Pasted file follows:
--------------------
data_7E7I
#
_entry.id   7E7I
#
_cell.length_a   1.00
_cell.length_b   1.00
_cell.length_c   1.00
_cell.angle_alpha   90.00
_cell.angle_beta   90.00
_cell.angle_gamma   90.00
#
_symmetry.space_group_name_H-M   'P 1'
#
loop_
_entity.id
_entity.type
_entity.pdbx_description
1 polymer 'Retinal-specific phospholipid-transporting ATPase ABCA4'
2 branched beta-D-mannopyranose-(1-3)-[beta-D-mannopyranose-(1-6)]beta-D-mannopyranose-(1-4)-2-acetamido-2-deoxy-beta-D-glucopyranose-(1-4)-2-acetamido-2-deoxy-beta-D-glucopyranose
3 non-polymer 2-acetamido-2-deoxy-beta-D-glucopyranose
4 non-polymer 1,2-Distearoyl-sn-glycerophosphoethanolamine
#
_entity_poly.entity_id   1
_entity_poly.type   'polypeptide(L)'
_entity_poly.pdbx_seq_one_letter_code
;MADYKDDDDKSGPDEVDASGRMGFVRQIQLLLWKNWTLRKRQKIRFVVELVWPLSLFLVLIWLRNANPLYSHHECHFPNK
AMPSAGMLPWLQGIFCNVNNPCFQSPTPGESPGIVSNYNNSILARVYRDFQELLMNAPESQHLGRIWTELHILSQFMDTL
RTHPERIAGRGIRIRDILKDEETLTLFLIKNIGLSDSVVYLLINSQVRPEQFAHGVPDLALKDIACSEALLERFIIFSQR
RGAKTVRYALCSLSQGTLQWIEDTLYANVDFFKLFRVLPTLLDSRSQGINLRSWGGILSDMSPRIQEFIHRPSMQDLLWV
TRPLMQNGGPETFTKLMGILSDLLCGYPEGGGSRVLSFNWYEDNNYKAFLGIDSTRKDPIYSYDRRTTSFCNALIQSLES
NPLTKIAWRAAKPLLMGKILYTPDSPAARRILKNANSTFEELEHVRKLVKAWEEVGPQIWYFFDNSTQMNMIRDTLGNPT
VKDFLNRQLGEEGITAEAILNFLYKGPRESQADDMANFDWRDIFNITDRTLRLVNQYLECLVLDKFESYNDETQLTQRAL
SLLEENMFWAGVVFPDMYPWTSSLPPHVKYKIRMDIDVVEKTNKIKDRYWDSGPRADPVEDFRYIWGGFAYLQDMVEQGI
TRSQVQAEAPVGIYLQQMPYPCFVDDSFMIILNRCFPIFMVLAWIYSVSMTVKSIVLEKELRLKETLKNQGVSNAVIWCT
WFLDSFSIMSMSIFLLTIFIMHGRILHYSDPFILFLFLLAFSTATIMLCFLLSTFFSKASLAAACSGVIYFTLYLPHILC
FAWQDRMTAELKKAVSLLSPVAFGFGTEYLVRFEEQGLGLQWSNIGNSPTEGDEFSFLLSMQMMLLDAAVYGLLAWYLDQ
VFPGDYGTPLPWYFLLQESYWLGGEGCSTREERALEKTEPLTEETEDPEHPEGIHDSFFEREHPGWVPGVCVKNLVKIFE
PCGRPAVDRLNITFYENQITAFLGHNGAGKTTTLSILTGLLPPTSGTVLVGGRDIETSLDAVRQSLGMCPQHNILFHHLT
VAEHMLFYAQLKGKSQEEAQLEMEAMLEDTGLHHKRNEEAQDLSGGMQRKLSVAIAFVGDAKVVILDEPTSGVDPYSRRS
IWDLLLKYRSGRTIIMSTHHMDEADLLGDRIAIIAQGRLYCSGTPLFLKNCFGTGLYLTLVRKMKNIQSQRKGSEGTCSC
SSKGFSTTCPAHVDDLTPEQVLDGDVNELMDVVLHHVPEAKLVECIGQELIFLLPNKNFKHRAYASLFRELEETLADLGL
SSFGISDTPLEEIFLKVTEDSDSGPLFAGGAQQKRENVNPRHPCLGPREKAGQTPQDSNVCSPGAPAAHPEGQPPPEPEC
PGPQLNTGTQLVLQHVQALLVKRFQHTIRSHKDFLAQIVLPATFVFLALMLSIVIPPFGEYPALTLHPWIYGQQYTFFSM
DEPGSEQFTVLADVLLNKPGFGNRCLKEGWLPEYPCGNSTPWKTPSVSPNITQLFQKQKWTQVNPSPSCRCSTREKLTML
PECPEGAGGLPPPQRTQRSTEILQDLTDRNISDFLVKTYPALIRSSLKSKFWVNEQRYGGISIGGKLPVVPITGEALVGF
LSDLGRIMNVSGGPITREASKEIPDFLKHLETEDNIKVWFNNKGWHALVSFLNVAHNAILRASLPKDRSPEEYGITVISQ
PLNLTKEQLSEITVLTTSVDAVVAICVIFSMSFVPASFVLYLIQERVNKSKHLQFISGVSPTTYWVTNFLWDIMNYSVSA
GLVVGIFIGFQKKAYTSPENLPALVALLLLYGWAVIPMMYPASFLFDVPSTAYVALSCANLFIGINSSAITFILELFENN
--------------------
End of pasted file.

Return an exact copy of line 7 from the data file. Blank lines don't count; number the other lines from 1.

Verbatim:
_cell.length_c   1.00